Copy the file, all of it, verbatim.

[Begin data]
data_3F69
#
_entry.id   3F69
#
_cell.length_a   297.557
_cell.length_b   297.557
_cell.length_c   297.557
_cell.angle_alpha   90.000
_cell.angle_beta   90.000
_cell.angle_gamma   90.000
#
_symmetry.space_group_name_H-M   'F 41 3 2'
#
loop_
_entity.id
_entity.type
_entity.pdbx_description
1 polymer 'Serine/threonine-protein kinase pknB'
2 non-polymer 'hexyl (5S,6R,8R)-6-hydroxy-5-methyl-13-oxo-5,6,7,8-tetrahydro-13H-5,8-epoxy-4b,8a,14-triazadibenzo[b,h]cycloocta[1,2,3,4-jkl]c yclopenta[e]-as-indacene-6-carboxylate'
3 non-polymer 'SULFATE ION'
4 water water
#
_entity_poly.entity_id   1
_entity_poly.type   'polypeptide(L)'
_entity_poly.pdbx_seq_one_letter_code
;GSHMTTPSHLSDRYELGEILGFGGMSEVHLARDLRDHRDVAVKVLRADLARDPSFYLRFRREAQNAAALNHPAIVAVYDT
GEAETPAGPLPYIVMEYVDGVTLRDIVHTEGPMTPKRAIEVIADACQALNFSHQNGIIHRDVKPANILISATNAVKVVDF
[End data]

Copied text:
data_3F69
#
_entry.id   3F69
#
_cell.length_a   297.557
_cell.length_b   297.557
_cell.length_c   297.557
_cell.angle_alpha   90.000
_cell.angle_beta   90.000
_cell.angle_gamma   90.000
#
_symmetry.space_group_name_H-M   'F 41 3 2'
#
loop_
_entity.id
_entity.type
_entity.pdbx_description
1 polymer 'Serine/threonine-protein kinase pknB'
2 non-polymer 'hexyl (5S,6R,8R)-6-hydroxy-5-methyl-13-oxo-5,6,7,8-tetrahydro-13H-5,8-epoxy-4b,8a,14-triazadibenzo[b,h]cycloocta[1,2,3,4-jkl]c yclopenta[e]-as-indacene-6-carboxylate'
3 non-polymer 'SULFATE ION'
4 water water
#
_entity_poly.entity_id   1
_entity_poly.type   'polypeptide(L)'
_entity_poly.pdbx_seq_one_letter_code
;GSHMTTPSHLSDRYELGEILGFGGMSEVHLARDLRDHRDVAVKVLRADLARDPSFYLRFRREAQNAAALNHPAIVAVYDT
GEAETPAGPLPYIVMEYVDGVTLRDIVHTEGPMTPKRAIEVIADACQALNFSHQNGIIHRDVKPANILISATNAVKVVDF